Orphaned calf thinks he’s a dog after being rescued by German Shepherd family

Buddy and one of the puppies (Picture: Mercury Press & Media)
Buddy and one of the puppies (Picture: Mercury Press & Media)
When Coral Algie, 52, and husband Wayne, 61, found a little Santa Gertrudis calf all alone, they took him in. They named him Buddy and cared for him as he was orphaned when his mum got stuck in a dam near their house in New Italy, New South Wales after Australia’s dangerous drought reduced water levels. But since arriving, Buddy had been taken in by the couple’s two and a half-year-old German shepherd, Bada, who recently gave birth to a new litter of 11 pups.

And the adorable young bull calf, now six weeks old, has already picked up some hilariously canine habits – wagging his tail, playing chase with his pooch pals and snuggling up with the other puppies for a snooze.

Mum-of-four Coral said: ‘We found his mother in the dam. We tried to rescue her but unfortunately, we couldn’t save her.

‘By the time we got her out she was totally exhausted and she passed away.

‘Bada has really taken Buddy on as puppy number 12.’

Coral says that Buddy doesn’t see himself like the other calves on their farm.

Buddy and Bada (Picture: Mercury Press & Media)
Buddy and Bada (Picture: Mercury Press & Media)

She added: ‘I think he sees himself as posher than them.

‘He looks across at them in the paddock but he’s up on the back veranda enjoying all the comfort.

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‘He’s very content to hang with the humans and the dogs.’

In the time he has lived with them, Buddy and Bada have developed a close bond.

Coral added: ‘He quite enjoys the grooming Bada gives him. He responds really well to her.

‘She is grooming him all the time, licking him, cleaning his eyes – she is constantly with him.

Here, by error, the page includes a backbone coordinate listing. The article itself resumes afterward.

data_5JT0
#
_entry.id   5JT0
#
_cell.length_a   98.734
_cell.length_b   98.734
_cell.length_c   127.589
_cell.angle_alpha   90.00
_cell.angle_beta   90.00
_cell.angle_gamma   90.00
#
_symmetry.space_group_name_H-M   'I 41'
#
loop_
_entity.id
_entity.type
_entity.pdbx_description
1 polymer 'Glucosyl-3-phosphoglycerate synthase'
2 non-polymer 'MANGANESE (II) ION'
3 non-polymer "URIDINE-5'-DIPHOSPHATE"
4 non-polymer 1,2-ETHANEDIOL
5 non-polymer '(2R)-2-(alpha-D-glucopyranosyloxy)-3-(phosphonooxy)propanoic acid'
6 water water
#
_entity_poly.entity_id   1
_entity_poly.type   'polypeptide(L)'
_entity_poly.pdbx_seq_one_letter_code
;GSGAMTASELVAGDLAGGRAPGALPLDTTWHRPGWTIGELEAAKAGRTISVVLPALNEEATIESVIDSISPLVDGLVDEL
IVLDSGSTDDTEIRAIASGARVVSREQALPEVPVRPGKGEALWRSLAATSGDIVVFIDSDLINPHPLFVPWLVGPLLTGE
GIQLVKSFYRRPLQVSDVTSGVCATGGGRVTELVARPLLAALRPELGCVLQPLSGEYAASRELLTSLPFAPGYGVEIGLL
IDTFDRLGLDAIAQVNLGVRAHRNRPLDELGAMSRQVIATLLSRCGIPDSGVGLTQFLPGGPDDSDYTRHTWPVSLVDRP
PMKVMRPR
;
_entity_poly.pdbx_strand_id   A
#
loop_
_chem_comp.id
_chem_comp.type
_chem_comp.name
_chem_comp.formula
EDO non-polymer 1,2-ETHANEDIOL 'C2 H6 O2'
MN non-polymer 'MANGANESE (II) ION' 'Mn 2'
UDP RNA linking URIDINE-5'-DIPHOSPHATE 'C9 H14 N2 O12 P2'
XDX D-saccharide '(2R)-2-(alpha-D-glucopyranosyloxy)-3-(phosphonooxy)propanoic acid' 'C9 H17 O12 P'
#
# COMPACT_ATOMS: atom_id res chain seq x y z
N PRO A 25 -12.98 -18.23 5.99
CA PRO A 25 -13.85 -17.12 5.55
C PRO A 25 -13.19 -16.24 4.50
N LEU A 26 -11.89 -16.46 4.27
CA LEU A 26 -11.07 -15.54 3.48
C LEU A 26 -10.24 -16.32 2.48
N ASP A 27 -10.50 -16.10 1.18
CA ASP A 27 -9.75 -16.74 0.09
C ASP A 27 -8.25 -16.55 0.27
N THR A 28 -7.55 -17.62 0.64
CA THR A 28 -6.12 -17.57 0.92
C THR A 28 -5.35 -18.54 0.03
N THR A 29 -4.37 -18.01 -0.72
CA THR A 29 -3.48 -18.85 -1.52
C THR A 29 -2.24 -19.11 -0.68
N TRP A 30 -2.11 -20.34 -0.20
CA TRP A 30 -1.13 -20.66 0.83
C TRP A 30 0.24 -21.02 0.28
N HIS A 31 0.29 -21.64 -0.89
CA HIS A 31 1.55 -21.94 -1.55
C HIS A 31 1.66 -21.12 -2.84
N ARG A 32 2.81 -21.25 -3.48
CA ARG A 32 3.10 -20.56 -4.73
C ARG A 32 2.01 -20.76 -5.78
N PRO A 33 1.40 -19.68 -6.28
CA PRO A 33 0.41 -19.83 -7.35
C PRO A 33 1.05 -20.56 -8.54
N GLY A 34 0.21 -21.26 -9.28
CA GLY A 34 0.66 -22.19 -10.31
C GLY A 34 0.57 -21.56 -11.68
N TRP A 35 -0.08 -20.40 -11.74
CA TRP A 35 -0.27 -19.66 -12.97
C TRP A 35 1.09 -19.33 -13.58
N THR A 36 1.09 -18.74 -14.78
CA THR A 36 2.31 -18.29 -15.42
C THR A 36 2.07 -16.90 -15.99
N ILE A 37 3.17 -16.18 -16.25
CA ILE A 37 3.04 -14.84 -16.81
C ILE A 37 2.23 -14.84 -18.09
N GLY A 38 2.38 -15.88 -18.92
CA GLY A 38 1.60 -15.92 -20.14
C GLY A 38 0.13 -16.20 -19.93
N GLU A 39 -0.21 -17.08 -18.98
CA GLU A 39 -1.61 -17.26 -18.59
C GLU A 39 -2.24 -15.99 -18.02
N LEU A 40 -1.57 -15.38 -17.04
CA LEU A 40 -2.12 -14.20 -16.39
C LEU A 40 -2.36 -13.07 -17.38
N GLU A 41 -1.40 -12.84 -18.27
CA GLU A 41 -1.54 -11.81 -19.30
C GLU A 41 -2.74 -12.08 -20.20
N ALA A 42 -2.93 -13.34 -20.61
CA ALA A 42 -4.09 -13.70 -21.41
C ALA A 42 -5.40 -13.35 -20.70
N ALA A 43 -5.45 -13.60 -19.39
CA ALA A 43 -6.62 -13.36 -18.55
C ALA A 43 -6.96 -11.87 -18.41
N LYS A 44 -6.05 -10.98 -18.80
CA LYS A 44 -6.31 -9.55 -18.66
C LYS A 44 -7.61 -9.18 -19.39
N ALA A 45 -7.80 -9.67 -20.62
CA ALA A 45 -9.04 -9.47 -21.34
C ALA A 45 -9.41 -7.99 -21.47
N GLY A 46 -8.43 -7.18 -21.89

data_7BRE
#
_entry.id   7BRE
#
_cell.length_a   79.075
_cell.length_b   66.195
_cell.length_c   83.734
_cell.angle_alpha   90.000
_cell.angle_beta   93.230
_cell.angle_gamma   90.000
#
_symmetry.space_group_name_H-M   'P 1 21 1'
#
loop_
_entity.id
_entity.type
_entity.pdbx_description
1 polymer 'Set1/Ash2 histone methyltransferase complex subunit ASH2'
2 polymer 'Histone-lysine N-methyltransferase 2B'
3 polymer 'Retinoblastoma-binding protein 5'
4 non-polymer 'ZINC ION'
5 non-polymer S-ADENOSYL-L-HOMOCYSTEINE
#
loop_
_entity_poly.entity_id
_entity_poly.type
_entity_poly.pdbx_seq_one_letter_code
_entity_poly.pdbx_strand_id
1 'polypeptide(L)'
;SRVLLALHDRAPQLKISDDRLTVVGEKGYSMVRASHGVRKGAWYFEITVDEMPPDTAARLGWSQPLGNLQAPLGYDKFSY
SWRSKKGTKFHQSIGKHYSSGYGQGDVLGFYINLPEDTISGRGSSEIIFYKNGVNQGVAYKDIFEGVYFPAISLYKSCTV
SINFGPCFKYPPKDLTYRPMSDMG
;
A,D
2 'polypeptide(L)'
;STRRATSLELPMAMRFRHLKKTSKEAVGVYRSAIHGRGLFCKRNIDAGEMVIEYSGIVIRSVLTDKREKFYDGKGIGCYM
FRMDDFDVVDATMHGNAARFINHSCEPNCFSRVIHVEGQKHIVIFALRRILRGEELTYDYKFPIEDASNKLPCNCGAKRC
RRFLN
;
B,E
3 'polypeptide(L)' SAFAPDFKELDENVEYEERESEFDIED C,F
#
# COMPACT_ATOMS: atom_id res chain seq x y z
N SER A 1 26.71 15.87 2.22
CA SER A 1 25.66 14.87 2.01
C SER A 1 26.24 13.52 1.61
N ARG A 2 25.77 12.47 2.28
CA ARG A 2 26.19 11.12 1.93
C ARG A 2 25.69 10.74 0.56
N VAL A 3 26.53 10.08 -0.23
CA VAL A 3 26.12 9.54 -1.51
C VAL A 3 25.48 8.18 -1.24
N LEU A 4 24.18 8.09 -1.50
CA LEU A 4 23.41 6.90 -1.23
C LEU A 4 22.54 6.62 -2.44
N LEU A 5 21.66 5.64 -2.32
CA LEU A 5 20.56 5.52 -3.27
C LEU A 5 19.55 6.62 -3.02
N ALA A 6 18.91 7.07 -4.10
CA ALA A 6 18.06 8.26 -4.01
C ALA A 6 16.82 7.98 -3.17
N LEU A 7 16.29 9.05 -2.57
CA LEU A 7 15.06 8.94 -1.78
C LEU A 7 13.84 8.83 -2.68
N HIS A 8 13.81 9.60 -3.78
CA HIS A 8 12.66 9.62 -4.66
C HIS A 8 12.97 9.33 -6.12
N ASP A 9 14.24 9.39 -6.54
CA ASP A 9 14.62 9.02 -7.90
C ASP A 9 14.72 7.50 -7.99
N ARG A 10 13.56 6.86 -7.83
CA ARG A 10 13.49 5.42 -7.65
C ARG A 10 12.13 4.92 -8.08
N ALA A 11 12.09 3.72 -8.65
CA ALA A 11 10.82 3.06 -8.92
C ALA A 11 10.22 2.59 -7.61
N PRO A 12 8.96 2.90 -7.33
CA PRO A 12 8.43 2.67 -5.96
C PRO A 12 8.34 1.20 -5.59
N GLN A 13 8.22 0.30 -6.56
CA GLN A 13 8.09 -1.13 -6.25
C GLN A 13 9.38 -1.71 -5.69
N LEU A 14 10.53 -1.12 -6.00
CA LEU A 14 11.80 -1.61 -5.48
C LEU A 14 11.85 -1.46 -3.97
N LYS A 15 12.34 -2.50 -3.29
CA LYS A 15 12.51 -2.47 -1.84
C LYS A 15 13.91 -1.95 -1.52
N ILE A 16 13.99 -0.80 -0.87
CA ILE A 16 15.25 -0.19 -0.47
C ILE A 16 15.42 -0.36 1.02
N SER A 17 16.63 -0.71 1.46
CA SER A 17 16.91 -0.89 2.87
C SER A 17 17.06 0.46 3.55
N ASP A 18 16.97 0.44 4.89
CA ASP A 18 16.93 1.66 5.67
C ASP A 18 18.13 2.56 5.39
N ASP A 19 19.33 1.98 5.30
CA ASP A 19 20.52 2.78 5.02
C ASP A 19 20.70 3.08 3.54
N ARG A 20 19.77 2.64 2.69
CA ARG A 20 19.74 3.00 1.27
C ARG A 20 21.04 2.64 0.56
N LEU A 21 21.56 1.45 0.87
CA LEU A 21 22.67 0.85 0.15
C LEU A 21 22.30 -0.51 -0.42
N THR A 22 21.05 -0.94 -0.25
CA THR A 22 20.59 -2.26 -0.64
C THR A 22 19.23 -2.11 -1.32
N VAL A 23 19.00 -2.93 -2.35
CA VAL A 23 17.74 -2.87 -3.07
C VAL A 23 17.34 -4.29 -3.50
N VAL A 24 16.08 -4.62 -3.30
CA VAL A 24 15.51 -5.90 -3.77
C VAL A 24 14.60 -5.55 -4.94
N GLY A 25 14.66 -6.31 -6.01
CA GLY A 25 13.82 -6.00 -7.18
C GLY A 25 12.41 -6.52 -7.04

Buddy playing with Bada (Picture: Mercury Press & Media)
Buddy playing with Bada (Picture: Mercury Press & Media)

‘When he is out, she supervises him. She walks with him and chases after him.

‘She is so generous with her time. She has been amazing.’

The adorable calf has also made himself popular with Coral and Wayne’s two younger children, Bella, 12, and Lawson, 10, because he loves to join in their games outdoors.
‘Buddy runs beside the kids when they’re on their bikes outside and he plays chase with Bella,’ Coral said.
Bella with Buddy and the puppies (Picture: Mercury Press & Media)
Bella with Buddy and the puppies (Picture: Mercury Press & Media)

‘He is very affectionate to us – he has assimilated very well.’

While Buddy has quickly made himself part of the family, playing with the couple’s children and puppies, they have so far kept the inside of their house out of bounds and he sleeps on the verandah of their farmhouse.

But they have had to quickly adapt to satisfying Buddy’s voracious appetite as the calf guzzles down no less than 10 and a half pints of milk a day.

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He now weighs six stone but once fully grown will come in at a a whopping 95 stone on the scales.

But the family insist Buddy is a pet for life and will never be destined for use as meat.

Coral, who runs Von Rhys Kennels, said: ‘I think maybe we shouldn’t encourage chasing, as when he’s 600kg, it might not be such fun.

‘But he will always be our pet bull, that’s for sure – no matter how big he gets.

‘He won’t be destined for the abattoir – he will always be our big buddy.’

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